Bucksport in Hancock County, Maine — The American Northeast (New England)
Of Ships and Men
To the Top of the World
The beginnings of an historic journey to the North Pole took place across the bay at the McKay and Dix Shipyard on Verona Island when the keel for a 185-foot, 650 ton wooden sail-steamer named the Roosevelt was laid in 1904.
The ship was launched on March 23, 1905, and in 1909 Rear Admiral Robert E. Peary and his crew, including Bucksport native George Wardwell, navigated the ship to within 174 miles of the Pole where it was stopped by ice. That was the farthest north any vessel had ever sailed at the time. From there the Peary expedition traveled over ice to reach their destination, the North Pole, on April 6, 1909, becoming the first ever to do so.
"The Roosevelt fought like a gladiator, turning, twisting, straining with all her force, smashing her full weight against the heavy floes whenever we could get room for a rush, and rearing upon them like a steeplechaser taking a fence" (Robert E. Peary 1907)
Artifacts and records of Admiral Peary's historic expedition are on display at the Bucksport Historical Society Museum and the Buck Memorial Library,
Top photo: Peary prepared for an Arctic chill
Middle photo: Admiral Peary in dress uniform
Bottom photo: The Roosevelt underway
Notable ships built in Bucksport:
Hannah, a sloop built in 1770. The first vessel built in Bucksport, built by Jonathan Buck. Burned by British sloop of war Nautilus in the destruction of the town in 1779.
Rattlesnake, a schooner built in 1842. A very fast topsail schooner, the queen of the old Bucksport coasting fleet. She and the schooner Mexican of Searsport reputed to be the fastest vessels on the Penobscot Bay.
N.T. Hill, a clipper ship built in 1876. Said to be the finest vessel ever built in Bucksport. Lost at sea with all hands in 1878, on its maiden voyage.
Estelle, a schooner built in 1891. The last vessel built in Bucksport proper.
The photo at the right shows a wooden ship under construction in Bucksport Harbor. The painting below is Bucksport Harbor bustling with maritime activity in the early Twentieth Century.
The village of Bucksport is shown in the background. Many. of the buildings seen are still in existence today.
Visit the Buck Memorial Library to learn more about the maritime history of Bucksport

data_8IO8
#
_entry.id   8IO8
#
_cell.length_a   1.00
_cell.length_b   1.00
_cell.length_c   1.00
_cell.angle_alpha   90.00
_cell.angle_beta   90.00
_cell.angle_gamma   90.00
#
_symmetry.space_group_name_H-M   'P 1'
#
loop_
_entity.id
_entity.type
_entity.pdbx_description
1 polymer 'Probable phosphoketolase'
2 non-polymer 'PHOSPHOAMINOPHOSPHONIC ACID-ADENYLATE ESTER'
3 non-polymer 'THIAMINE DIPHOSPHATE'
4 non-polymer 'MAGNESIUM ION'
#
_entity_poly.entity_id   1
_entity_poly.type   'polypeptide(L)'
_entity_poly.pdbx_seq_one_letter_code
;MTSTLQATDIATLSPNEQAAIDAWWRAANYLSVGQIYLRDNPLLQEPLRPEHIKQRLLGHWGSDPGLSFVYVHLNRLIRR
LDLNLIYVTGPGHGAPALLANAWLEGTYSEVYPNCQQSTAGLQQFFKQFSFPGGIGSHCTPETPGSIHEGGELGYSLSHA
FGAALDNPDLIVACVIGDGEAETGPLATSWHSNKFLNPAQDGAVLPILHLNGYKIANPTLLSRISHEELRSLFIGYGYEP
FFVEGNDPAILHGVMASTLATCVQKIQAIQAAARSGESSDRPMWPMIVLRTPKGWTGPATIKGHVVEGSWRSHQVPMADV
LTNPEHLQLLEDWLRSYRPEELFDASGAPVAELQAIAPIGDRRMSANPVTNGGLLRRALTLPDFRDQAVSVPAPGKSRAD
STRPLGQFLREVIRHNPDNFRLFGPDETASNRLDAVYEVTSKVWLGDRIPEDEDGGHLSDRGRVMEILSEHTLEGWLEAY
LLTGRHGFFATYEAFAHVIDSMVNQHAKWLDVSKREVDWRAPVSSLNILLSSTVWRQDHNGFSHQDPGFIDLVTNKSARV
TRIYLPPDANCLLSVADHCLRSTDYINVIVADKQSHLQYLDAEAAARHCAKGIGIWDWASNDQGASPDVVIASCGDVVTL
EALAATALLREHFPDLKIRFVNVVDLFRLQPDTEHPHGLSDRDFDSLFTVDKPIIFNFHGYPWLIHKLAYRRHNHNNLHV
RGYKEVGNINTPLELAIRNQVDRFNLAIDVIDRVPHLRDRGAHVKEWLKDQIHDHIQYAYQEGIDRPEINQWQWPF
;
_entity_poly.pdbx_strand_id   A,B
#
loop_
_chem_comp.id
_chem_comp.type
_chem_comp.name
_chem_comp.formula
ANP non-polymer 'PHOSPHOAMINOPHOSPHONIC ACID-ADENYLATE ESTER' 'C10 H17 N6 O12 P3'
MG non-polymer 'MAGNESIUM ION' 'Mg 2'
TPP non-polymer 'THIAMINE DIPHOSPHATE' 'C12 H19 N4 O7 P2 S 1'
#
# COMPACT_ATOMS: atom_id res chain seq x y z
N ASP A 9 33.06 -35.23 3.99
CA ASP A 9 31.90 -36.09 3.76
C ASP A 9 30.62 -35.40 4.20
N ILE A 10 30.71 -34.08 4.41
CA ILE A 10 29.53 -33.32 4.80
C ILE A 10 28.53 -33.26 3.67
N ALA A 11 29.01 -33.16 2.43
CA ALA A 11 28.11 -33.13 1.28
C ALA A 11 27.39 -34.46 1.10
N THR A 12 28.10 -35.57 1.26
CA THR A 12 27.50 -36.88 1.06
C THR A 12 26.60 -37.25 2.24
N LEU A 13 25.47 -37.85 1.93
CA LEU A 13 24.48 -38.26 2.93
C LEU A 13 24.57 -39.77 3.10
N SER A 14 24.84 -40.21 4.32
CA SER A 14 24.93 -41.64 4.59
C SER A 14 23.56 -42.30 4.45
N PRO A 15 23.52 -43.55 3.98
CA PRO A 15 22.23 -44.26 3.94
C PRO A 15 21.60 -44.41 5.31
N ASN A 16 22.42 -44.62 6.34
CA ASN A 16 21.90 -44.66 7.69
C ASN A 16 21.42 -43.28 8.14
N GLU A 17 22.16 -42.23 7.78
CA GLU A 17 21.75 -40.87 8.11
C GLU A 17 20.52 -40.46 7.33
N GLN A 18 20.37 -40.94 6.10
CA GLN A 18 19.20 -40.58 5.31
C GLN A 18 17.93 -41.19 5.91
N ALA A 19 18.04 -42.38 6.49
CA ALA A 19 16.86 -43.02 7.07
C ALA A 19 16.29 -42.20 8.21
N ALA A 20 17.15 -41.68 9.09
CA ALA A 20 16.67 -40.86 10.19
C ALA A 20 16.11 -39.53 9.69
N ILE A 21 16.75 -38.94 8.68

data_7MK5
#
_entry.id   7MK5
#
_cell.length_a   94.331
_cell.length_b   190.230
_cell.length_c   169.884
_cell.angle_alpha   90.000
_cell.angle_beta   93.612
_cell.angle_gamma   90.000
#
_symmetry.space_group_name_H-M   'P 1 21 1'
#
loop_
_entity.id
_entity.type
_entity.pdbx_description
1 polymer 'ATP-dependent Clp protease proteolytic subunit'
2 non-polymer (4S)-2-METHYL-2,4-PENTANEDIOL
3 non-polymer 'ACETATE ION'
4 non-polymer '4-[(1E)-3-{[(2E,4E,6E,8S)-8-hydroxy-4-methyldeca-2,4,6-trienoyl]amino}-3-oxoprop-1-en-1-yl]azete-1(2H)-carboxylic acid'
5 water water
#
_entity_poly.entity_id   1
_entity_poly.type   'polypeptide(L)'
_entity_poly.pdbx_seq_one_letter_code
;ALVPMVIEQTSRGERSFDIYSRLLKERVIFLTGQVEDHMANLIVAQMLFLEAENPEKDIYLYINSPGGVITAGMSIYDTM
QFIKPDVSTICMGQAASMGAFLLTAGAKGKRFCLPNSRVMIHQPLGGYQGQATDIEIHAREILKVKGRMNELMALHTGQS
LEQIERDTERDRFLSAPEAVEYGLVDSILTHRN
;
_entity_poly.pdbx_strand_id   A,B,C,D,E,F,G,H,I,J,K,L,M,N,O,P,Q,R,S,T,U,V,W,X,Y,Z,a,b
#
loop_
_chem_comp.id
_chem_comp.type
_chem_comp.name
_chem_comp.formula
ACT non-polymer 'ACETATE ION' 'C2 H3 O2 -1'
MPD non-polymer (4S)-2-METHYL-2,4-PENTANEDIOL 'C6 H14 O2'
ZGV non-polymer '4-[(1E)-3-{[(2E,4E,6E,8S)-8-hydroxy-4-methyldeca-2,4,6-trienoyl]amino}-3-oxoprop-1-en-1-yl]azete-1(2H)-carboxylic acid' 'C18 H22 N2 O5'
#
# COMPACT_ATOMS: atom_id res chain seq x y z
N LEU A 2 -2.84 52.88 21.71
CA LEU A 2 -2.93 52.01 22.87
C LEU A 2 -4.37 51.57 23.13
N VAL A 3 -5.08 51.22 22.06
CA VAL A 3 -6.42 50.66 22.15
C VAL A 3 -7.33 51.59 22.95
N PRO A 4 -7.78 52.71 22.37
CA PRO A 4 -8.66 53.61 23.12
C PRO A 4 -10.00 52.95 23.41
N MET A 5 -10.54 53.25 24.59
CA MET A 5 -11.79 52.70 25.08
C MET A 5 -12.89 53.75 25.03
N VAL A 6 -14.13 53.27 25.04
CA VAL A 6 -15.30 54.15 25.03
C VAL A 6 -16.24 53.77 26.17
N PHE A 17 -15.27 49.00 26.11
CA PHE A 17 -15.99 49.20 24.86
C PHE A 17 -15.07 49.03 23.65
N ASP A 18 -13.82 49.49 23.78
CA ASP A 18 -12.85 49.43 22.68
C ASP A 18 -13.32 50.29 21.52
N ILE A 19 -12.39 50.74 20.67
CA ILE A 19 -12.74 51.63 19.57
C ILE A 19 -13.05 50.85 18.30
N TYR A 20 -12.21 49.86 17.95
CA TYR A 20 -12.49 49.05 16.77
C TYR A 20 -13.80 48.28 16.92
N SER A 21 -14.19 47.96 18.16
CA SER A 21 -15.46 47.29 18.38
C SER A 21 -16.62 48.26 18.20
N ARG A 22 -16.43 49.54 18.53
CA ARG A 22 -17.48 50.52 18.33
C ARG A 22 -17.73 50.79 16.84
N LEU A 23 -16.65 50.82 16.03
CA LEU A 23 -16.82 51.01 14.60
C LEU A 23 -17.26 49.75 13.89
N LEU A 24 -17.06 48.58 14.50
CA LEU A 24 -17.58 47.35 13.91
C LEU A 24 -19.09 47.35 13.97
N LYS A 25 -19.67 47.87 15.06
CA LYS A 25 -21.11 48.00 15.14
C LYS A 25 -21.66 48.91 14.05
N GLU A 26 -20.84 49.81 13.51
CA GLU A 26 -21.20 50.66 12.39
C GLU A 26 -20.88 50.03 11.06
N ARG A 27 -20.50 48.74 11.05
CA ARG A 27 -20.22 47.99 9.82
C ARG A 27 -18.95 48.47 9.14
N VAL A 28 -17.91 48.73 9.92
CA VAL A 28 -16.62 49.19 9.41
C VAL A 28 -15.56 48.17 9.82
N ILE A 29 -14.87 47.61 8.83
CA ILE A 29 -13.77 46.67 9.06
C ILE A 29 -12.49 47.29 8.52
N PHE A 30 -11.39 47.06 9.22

With Winds to Our Back
Shipyards that operated along the Bucksport waterfront included:
The Ginn Yard at the foot of Hinks Street
The Swazey Yard between the Ginn Yard and the Verona Island Bridge
The William Beazley Yard at the foot of McDonald Street
The Beazley Yard at the foot of Third Street
The Parker Yard just east of the foot of Nicholson Avenue
All these shipyards are now gone, but not forgotten.
Topics. This historical marker is listed in these topic lists: Exploration • Industry & Commerce • Waterways & Vessels. A significant historical date for this entry is March 23, 1905.
Location. 44° 34.408′ N, 68° 47.962′ W. Marker is in Bucksport, Maine, in Hancock County. Marker is at the intersection of Main Street (Maine Route 15) and 1st Street, on the left when traveling north on Main Street. The marker is at the northern end of the Bucksport Waterfront Walkway near the intersection of Main and First Street. Touch for map. Marker is in this post office area: Bucksport ME 04416, United States of America. Touch for directions.
Other nearby markers. At least 8 other markers are within walking distance of this marker. Times of War (here, next to this marker); River of Life (here, next to this marker); Rich in Heritage (here, next to this marker); Looking to the Future (here, next to this marker); 75 Years of Quality Paper Making (within shouting distance of this marker); Bucksport, Maine (approx. 0.2 miles away); The Penobscot Expedition (approx. 0.2 miles away); The Town of Bucksport (approx. ¼ mile away). Touch for a list and map of all markers in Bucksport.
More about this marker. The marker is the third of a set of five.
Credits. This page was last revised on October 23, 2021. It was originally submitted on October 15, 2021, by Steve Stoessel of Niskayuna, New York. This page has been viewed 246 times since then and 9 times this year. Photos: 1, 2. submitted on October 15, 2021, by Steve Stoessel of Niskayuna, New York. • Michael Herrick was the editor who published this page.